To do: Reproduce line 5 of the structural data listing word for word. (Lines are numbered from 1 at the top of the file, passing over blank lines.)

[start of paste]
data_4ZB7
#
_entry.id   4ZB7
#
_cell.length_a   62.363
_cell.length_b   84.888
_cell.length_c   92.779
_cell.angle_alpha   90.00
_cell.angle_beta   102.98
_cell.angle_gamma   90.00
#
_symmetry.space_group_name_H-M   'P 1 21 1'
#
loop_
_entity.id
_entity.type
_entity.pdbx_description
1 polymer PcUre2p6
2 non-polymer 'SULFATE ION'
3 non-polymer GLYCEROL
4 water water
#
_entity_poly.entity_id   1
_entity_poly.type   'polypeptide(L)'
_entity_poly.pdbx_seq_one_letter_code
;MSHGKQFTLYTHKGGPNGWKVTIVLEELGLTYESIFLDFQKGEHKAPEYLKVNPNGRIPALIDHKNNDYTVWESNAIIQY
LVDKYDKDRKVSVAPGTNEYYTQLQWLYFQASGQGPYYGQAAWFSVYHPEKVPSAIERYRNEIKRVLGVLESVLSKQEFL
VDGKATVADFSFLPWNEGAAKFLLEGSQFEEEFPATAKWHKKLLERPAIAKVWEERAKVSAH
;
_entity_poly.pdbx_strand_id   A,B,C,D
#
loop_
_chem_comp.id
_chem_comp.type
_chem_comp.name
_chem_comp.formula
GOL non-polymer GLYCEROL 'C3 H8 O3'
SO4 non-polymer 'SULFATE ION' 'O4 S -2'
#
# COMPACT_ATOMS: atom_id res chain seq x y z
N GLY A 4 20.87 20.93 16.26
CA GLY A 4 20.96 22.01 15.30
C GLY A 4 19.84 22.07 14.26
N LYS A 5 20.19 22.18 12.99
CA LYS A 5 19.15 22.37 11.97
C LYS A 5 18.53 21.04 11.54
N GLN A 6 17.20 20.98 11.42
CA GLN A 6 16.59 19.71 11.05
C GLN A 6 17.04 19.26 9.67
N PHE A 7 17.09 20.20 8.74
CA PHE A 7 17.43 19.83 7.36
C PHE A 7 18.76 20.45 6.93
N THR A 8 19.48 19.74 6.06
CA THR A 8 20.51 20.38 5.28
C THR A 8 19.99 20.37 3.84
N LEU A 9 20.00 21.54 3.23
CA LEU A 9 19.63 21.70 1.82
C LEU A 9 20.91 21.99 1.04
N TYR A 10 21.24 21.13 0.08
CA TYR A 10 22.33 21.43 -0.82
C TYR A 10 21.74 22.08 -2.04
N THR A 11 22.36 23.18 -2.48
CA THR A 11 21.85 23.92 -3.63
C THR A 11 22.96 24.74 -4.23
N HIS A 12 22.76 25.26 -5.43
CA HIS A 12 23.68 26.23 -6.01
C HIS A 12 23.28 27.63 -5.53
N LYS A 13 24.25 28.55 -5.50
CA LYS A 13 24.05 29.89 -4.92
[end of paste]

_cell.length_a   62.363